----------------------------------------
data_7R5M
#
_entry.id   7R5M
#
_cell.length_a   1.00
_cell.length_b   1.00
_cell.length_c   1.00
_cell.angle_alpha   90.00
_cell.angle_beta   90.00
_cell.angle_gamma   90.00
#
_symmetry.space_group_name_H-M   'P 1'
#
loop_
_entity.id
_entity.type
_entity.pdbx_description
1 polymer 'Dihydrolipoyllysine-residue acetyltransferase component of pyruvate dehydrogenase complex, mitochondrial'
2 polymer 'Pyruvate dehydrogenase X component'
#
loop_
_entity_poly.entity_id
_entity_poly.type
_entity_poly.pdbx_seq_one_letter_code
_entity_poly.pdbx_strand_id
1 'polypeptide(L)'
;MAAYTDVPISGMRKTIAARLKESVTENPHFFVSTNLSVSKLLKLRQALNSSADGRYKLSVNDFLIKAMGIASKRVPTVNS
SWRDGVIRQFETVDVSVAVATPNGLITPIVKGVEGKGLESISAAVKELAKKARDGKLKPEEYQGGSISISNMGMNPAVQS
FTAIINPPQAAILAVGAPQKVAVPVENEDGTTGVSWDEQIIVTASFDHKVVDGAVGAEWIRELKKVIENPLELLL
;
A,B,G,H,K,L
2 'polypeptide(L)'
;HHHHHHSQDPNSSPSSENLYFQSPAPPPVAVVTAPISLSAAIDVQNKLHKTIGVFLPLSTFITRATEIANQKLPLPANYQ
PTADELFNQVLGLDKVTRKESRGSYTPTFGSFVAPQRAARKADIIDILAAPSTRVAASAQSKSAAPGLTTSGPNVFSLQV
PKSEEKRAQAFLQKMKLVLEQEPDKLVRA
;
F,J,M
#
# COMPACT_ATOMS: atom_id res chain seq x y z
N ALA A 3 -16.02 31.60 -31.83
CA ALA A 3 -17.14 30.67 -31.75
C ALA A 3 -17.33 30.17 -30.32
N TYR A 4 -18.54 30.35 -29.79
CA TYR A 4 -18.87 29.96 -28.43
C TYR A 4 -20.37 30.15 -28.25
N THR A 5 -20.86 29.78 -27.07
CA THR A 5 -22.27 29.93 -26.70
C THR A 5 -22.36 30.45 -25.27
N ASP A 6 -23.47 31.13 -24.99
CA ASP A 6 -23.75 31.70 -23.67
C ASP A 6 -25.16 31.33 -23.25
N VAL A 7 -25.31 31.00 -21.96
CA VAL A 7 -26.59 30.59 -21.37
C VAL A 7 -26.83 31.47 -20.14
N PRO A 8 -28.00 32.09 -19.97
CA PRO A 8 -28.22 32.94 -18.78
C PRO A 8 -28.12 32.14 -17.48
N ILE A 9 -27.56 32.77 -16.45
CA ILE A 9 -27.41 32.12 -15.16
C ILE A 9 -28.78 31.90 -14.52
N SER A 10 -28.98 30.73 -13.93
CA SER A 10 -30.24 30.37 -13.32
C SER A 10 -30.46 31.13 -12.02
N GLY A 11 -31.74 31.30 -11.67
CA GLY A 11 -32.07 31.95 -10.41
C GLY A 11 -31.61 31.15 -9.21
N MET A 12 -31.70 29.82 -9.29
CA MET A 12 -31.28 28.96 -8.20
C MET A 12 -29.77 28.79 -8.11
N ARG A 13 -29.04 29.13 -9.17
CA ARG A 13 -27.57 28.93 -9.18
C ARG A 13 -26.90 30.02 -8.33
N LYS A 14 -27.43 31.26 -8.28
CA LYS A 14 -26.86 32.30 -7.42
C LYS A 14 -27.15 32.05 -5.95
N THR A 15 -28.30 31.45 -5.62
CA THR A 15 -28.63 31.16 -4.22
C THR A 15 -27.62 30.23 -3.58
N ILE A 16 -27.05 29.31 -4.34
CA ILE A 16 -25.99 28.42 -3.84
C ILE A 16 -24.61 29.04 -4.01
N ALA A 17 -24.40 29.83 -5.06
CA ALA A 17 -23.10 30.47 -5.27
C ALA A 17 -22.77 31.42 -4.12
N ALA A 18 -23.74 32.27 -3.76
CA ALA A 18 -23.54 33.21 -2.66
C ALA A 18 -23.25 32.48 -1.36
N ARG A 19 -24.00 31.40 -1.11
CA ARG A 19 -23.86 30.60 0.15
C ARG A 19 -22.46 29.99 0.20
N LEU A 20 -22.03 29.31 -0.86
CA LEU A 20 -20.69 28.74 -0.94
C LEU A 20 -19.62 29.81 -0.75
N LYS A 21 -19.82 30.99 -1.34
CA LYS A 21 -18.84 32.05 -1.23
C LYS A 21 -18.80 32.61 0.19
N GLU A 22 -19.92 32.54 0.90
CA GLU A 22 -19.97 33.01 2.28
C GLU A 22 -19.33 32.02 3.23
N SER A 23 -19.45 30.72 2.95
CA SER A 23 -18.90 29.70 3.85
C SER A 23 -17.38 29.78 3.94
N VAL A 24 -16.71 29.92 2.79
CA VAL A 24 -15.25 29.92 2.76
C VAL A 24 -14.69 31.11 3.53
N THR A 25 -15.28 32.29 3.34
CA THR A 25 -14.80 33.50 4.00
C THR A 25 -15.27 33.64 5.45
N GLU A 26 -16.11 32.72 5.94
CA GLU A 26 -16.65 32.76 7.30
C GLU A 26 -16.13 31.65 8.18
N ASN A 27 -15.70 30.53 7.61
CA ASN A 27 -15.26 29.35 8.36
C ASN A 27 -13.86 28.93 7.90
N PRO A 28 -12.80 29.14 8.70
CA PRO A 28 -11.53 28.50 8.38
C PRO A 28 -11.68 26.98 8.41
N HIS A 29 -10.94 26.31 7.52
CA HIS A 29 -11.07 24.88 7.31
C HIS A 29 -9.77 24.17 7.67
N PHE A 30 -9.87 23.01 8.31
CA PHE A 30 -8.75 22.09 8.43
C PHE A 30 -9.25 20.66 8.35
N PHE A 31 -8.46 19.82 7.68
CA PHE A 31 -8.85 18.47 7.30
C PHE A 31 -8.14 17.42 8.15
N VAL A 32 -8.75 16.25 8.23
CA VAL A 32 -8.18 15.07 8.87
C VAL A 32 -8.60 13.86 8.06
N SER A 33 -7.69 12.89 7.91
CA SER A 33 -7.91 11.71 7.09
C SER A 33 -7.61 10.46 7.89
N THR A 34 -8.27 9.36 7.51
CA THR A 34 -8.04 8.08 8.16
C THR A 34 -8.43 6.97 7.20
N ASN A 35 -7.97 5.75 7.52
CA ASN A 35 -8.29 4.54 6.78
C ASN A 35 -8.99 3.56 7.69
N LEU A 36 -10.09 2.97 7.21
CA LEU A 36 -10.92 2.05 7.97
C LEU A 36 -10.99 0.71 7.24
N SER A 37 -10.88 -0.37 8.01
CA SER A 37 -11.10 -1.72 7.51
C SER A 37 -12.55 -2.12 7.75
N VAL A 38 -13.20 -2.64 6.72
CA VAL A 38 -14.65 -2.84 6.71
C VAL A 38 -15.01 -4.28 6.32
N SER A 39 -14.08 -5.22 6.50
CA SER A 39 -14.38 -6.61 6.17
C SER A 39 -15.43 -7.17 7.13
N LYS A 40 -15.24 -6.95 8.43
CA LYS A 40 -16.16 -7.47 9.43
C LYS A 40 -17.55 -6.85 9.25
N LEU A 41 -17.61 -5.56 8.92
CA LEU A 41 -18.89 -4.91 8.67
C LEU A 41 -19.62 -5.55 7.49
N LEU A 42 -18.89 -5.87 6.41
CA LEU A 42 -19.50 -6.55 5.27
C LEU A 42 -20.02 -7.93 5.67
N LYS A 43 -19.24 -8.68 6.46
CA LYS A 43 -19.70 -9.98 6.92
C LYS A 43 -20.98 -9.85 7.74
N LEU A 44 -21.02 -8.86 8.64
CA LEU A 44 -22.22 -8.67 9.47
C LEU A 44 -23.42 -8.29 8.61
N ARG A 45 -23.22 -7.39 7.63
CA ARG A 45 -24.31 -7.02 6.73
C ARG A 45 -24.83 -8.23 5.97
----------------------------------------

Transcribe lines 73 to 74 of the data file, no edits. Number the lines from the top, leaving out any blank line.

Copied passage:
N LYS A 14 -27.43 31.26 -8.28
CA LYS A 14 -26.86 32.30 -7.42